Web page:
I hope Arlene wasn’t trying to provide an explanation to a WTF God question. From a human POV, the last thing anyone in pain needs to hear is “yes, God did actually mean to screw you over, because you are obviously bad.” Even from a religious POV, the Book of Job seems to warn against doing this, and if someone really believes that God is eternal, all-powerful, omnipresent and all-knowing, it is pretty damn arrogant for any mere mortal to think that they can adequately answer the “why did God allow bad things to happen to good people?” question.

    • fractal

      Get off it.

      The real reason Clinton lost, is that in the minds of a lot of men, women are only pertinent as long as they are **ckable.
      When they get old, plump, and aren’t fertile any longer, men have no use for them, and will diss them in the most crass fashion.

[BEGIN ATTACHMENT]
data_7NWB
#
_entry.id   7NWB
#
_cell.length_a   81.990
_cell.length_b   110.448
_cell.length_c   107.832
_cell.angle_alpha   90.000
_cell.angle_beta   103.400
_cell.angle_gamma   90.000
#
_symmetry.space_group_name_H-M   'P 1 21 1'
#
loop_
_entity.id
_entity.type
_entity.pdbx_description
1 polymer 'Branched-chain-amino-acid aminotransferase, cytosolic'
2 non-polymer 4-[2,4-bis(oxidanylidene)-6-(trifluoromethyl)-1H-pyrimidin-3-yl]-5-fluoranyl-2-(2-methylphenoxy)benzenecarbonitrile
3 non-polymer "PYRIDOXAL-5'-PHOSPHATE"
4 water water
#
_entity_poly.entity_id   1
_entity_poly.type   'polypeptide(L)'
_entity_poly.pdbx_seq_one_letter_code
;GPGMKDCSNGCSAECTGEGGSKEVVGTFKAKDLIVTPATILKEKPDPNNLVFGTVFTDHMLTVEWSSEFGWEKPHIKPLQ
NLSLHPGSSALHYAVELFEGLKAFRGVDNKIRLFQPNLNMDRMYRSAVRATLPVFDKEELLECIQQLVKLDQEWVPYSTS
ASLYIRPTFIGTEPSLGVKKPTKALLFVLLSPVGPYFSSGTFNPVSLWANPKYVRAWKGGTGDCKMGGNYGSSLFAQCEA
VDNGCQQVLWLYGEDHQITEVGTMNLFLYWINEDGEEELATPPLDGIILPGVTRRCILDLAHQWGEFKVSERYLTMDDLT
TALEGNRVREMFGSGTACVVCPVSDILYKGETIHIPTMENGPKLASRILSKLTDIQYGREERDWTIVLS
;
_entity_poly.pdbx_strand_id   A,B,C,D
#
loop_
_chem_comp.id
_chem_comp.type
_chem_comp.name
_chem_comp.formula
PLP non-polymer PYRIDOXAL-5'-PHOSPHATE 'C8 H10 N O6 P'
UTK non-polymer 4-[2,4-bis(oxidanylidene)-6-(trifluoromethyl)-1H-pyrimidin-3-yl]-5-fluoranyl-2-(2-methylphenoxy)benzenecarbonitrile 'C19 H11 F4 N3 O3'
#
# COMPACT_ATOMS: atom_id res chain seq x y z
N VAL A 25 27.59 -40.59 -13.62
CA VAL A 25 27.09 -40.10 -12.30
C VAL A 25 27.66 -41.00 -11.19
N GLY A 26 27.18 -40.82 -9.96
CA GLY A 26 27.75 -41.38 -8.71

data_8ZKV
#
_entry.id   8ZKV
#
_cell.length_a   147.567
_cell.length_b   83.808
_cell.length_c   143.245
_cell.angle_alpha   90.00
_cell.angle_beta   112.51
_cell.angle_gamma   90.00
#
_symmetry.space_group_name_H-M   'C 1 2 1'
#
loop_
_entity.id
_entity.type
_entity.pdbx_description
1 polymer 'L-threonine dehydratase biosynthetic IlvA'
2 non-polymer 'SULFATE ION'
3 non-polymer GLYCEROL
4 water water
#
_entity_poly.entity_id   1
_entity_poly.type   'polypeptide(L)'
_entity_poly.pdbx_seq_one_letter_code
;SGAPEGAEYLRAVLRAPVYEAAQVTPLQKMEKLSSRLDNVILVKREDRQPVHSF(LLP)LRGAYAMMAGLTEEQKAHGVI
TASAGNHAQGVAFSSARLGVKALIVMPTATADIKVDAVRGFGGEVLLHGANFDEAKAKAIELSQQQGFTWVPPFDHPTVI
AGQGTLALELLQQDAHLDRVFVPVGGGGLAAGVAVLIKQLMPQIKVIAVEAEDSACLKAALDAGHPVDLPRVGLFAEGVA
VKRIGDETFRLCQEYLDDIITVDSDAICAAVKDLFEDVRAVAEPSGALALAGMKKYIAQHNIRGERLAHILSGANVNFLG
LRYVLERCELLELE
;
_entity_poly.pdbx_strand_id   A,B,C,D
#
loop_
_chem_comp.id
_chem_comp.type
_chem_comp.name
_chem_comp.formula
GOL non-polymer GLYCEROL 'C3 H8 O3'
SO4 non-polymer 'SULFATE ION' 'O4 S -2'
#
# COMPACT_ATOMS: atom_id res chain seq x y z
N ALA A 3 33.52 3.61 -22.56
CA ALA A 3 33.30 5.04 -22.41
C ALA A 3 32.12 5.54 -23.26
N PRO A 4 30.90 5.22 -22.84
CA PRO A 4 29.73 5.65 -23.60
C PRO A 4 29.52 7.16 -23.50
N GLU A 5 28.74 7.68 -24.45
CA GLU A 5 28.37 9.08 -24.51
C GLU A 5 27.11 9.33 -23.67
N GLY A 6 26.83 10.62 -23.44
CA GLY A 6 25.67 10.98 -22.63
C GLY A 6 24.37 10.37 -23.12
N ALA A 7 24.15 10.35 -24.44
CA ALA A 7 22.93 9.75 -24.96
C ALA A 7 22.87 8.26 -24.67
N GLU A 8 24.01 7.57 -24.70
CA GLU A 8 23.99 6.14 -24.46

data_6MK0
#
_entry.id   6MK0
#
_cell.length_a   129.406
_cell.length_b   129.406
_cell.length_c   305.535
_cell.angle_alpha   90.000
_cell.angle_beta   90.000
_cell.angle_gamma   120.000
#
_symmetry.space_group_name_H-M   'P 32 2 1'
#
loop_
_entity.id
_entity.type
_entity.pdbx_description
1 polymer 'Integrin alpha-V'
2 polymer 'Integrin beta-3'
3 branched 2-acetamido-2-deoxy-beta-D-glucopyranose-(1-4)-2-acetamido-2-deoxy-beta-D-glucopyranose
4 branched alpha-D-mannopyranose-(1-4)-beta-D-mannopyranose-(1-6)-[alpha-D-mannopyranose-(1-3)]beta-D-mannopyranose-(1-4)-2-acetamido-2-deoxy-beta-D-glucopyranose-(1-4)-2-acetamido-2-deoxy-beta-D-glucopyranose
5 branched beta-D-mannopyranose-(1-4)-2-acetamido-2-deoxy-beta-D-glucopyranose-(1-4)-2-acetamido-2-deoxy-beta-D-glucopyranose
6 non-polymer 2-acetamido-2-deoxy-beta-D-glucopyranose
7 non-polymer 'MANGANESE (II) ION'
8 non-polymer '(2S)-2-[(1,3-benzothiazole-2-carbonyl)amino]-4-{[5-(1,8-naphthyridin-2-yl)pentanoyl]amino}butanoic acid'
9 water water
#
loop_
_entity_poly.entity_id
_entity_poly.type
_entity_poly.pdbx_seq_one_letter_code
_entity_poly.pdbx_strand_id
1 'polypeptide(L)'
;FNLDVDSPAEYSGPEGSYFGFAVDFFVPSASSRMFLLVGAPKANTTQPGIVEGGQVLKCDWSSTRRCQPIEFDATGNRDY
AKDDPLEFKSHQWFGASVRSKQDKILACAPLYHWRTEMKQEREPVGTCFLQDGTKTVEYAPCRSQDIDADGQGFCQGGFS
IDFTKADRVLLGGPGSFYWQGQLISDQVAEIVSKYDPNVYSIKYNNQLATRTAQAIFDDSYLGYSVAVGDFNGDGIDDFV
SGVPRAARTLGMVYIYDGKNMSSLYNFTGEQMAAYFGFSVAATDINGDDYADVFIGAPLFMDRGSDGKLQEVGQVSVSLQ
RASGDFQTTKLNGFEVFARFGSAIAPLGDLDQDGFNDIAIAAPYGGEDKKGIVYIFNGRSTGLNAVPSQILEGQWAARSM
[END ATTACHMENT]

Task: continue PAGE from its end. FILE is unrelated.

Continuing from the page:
Especially true of BUTCH men, who lord their upper arm strength over women, while whining over their loss of male entitlements.

      • Arlene Adamo

        The author was not asking why Clinton lost, (there were many reasons.) She was asking why God allowed Clinton to lose. I pointed to facts that suggest it all may be more complicated than she imagined.

  • http://humanistchaplainjourney.blogspot.com/ Mark Landes

    It is nice to see progressive Christians pushing back on key issues. Thank you for supporting LGBTQ rights.

  • Obscurely

    I often see the claim that 80% of evangelicals voted for Trump — but I’m pretty sure that means only 80% of those who actually voted were for Trump? meaning significantly less than 80% of TOTAL evangelicals (voters + non-voters) voted for him — of course anything approaching 50% is still pretty depressing for this progressive pastor …

  • jamesparson

    Politicians are amongst the most distrusted people in the country. Evangelicals allied themselves with that. Evangelicals will pay the price for that.